The need to engage the community re support for supply reduction is recognised but this is not reflected in the range of actions listed, except for the supply of alcohol to minors.
The biggest proportion of resources is accounted for by illegal drug supply reduction efforts. While building on and expanding supply reduction efforts, more equitable funding of demand reduction and harm reduction efforts is needed.
If supply controls efforts are to be increased then a corresponding increase in diversion programs and treatment services will be needed.
There is significant evidence available on which to base supply control policy and strategies around alcohol, as identified by the National Preventative Health Strategy. It’s recommendations focused on liquor control regulations, developing and implementing best practice nationally consistent approaches to policing and enforcement of liquor control laws, (outlet opening times, outlet density etc). The Commonwealth Government committed to pursuing these recommendations with states and territories through COAG and MCDS.
We urge that the development of a nationally consistent approach to the irresponsible secondary supply of alcohol to minors be included (also recommended by the NHPT). Legislation has already been introduced in three Australian jurisdictions.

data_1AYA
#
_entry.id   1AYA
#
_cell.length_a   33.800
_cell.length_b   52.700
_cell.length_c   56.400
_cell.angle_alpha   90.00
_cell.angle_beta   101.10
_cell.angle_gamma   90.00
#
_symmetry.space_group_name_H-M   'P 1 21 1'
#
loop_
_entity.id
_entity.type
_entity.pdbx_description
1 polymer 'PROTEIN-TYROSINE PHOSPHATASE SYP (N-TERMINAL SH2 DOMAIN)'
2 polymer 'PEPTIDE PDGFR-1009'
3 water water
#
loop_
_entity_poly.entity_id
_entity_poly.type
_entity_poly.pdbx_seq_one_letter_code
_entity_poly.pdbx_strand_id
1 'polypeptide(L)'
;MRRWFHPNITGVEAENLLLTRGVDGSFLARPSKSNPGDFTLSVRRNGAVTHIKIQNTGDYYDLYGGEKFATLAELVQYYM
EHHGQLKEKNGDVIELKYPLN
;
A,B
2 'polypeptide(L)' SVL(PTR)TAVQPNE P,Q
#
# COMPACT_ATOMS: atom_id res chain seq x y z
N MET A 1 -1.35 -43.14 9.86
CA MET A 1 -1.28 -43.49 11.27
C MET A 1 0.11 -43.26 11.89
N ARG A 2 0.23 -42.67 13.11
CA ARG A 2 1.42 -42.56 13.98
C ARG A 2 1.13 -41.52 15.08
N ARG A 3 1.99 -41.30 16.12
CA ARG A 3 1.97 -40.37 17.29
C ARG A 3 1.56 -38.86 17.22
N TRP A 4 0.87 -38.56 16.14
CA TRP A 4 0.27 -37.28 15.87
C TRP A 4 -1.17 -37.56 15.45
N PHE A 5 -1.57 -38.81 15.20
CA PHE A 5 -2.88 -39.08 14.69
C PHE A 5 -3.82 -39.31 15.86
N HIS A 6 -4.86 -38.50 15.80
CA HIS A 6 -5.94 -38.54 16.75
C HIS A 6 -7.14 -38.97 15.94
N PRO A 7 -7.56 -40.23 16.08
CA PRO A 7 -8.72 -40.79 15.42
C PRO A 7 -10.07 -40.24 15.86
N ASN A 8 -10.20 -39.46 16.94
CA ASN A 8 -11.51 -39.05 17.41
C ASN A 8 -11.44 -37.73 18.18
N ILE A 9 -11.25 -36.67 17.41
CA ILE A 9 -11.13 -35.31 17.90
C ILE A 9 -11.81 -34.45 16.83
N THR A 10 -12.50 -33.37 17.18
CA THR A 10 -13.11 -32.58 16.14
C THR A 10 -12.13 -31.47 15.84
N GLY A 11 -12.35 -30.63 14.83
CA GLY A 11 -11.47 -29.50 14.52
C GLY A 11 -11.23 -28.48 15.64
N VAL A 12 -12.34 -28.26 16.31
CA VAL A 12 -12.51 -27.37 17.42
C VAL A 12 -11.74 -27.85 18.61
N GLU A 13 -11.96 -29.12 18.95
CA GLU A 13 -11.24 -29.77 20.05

Responsible Service of Alcohol training: nationally consistent and accredited RSA training is needed to allow people transfer interstate and to build a pool of trained people. This has been on the national agenda for some time with no progress. Training programs also need to include "distance education" to enable remote areas to have trained staff.
Review of the National Competition Policy by the Productivity Commission regarding alcohol is critical. Limitations set by the NCP are consistently cited as a barrier to implementing policy and regulatory changes around alcohol supply.
The role of Local Government to manage supply issues in their communities must be supported and expanded.
View full submission by Australian Drug Foundation
10 Dec 2010
Submission by L Grant (National Council of Women of Tasmania Inc)
Please see submission forwarded by email View full submission by L Grant
09 Dec 2010